bird's eye view.
To view map features, first expand the category under the "Select Map Contents" box, then select the feature you wish to be applied to the map. Several features may be selected at once. You may need to expand the menu further to see the legend for that feature.
Some things to note:
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As you zoom in or out, some features, particularly demographics, become unavailable because they depend on the scale of the current map window. For example, when you zoom in on a single intersection, Population Density by State becomes unavailable. Likewise, when you zoom out to see the whole United States, Population Density by block, blockgroup, and census tract all become unavailable. When this happens, the option under "Select Map Contents" will be disabled and the feature will not be displayed on the map, even if it was selected before you zoomed in or out.
- Also, as you zoom out, facilities that are close together become
clustered. When you mouse over them, you will see a list of sites in the bunch
and as you zoom in, the sites will begin to separate.
- The order in which the layers are shown on the map will depend on the
order in which they are added. Turn layers on/off to change the order in which
they display on the map. If you zoom in or out, the order shown may change
depending on the order in which the data is retrieved.
Description of Map Features
Please note that clicking on the feature name in the legend will give you
feature definitions and, in some cases, links to their sources.Sites
Reporting to the EPA:
- Hazardous Waste
(RCRAInfo) - Hazardous waste is
waste that is dangerous or potentially harmful to our health or the
environment. Hazardous wastes can be liquids, solids, gases, or sludges. They
can be discarded commercial products, like cleaning fluids or pesticides, or
the by-products of manufacturing processes.
Emissions (AFS) - The Air
Facility System (AFS) contains compliance and permit data for stationary
sources regulated by EPA, state, and local air pollution agencies. States use
AFS information to prepare State Implementation Plans (SIP) and track the
compliance status of point sources with various regulatory programs under the
Clean Air Act.
Dischargers (PCS) - As
authorized by the Clean Water Act,
the National Pollutant Discharge Elimination System (NPDES) permit program
controls water pollution by regulating sources, such as municipal and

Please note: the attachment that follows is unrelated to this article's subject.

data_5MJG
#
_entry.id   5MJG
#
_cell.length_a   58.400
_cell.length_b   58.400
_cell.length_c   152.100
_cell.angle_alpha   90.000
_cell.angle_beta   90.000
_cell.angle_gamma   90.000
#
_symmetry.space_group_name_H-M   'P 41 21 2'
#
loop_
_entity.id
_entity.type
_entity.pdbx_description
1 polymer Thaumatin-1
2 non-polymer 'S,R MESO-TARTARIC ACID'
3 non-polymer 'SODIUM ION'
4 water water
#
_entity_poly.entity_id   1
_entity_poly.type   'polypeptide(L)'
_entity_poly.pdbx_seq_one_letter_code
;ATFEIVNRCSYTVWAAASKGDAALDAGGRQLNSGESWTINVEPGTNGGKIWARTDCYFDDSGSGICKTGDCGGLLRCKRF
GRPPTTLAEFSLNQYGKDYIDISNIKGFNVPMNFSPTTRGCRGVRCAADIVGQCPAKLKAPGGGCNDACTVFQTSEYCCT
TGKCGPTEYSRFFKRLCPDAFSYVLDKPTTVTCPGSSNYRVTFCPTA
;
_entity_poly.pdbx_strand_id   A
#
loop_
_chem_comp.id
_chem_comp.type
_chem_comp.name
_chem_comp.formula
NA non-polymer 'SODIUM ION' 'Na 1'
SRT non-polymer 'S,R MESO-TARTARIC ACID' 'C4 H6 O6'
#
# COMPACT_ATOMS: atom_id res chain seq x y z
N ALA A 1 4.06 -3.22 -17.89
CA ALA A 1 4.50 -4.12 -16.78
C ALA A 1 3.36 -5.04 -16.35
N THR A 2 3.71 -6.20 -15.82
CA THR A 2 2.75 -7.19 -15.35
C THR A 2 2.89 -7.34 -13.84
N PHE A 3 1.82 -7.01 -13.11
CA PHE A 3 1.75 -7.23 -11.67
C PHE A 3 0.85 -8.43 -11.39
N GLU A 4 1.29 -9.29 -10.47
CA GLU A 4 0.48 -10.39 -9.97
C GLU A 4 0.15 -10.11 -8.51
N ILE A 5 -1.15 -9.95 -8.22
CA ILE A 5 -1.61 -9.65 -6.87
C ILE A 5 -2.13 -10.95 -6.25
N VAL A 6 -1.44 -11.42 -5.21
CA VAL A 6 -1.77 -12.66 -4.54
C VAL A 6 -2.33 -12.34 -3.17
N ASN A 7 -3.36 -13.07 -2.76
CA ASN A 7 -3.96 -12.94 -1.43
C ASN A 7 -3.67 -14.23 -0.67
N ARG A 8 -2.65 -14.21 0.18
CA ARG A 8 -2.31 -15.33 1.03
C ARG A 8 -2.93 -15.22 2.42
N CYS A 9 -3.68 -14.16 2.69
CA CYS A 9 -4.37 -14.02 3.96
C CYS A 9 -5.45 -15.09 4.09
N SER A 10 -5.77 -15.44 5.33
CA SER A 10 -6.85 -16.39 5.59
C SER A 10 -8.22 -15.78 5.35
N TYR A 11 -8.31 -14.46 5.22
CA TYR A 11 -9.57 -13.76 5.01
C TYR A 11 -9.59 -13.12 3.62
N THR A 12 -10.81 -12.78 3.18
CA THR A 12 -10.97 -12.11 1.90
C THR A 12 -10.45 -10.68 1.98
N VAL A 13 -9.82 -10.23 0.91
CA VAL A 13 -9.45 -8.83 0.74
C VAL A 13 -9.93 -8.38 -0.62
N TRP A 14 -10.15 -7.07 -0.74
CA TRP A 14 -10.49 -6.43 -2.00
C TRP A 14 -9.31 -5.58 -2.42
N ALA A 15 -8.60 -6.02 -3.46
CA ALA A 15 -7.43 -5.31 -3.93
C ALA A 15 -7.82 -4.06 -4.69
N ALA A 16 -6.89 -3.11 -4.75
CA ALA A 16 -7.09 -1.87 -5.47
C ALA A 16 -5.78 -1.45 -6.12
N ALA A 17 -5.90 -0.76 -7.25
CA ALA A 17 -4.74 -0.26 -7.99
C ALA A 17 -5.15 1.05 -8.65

industrial wastewater treatment facilities, that discharge pollutants into
waters of the United States. EPA tracks water discharge permits through the
Permit Compliance System (PCS), which includes information on when a permit
was issued and when it expires, how much the company is permitted to
discharge, and the actual monitoring data showing what the company has
- Toxic Releases
(TRI) - The Toxics
Release Inventory (TRI) is a publicly available EPA database that contains
information on toxic chemical releases and waste management activities
reported annually by certain industries as well as federal facilities. The
database also contains links to compliance and enforcement information.
- Superfund (CERCLIS)
- Superfund is the
Federal Government's program to clean up the nation's uncontrolled hazardous
waste sites. The National
Priorities List (NPL) is the list of national priorities among the known
or threatened releases of hazardous substances, pollutants, or contaminants
throughout the United States and its territories.
(ACRES) - The Assessment,
Cleanup, and Redevelopment Exchange System (ACRES) captures grantee reported
data on environmental activities and accomplishments (assessment, cleanup and
redevelopment), funding, job training, and details on cooperative partners and
leveraging efforts - a central objective of the Brownfields Program. The
information in ACRES is provided at the property and grant level.
RADInfo - The Radiation Information Database (RADInfo)
contains information about facilities that are regulated by U.S. Environmental Protection Agency (EPA)
regulations for radiation and radioactivity. RADInfo uses EPA's current "Standard Data Elements
For Facility Identification" approved on November 21, 2000. This State/EPA standard offers a common and
consistent way to identify facilities of interest to the EPA.
Toxic Substances Control Act (TSCA)
- The Toxic Substances Control Act of 1976
provides EPA with authority to require reporting, record-keeping and testing requirements, and restrictions relating to
chemical substances and/or mixtures. Certain substances are generally excluded from TSCA, including, among others,
food, drugs, cosmetics and pesticides. TSCA addresses the production, importation, use, and disposal of specific